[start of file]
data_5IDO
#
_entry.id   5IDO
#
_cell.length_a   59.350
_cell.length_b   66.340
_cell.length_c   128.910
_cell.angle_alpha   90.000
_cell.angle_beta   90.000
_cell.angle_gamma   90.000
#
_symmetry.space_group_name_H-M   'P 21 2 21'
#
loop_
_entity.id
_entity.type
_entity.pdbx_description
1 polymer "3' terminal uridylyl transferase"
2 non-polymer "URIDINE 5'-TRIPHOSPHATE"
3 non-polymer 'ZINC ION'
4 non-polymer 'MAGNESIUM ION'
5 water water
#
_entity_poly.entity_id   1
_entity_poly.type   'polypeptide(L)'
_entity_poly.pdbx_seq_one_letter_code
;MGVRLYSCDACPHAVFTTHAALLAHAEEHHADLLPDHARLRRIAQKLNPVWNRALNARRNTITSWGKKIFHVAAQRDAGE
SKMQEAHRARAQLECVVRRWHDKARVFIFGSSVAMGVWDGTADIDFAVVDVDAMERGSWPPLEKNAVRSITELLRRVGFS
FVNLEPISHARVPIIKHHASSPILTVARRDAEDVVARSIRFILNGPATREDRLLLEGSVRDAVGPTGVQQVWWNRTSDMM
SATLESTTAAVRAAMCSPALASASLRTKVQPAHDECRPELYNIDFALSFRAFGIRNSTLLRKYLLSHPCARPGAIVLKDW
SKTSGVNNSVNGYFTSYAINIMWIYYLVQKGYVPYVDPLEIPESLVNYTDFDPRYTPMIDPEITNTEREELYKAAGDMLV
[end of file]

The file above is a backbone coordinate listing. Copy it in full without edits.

data_5IDO
#
_entry.id   5IDO
#
_cell.length_a   59.350
_cell.length_b   66.340
_cell.length_c   128.910
_cell.angle_alpha   90.000
_cell.angle_beta   90.000
_cell.angle_gamma   90.000
#
_symmetry.space_group_name_H-M   'P 21 2 21'
#
loop_
_entity.id
_entity.type
_entity.pdbx_description
1 polymer "3' terminal uridylyl transferase"
2 non-polymer "URIDINE 5'-TRIPHOSPHATE"
3 non-polymer 'ZINC ION'
4 non-polymer 'MAGNESIUM ION'
5 water water
#
_entity_poly.entity_id   1
_entity_poly.type   'polypeptide(L)'
_entity_poly.pdbx_seq_one_letter_code
;MGVRLYSCDACPHAVFTTHAALLAHAEEHHADLLPDHARLRRIAQKLNPVWNRALNARRNTITSWGKKIFHVAAQRDAGE
SKMQEAHRARAQLECVVRRWHDKARVFIFGSSVAMGVWDGTADIDFAVVDVDAMERGSWPPLEKNAVRSITELLRRVGFS
FVNLEPISHARVPIIKHHASSPILTVARRDAEDVVARSIRFILNGPATREDRLLLEGSVRDAVGPTGVQQVWWNRTSDMM
SATLESTTAAVRAAMCSPALASASLRTKVQPAHDECRPELYNIDFALSFRAFGIRNSTLLRKYLLSHPCARPGAIVLKDW
SKTSGVNNSVNGYFTSYAINIMWIYYLVQKGYVPYVDPLEIPESLVNYTDFDPRYTPMIDPEITNTEREELYKAAGDMLV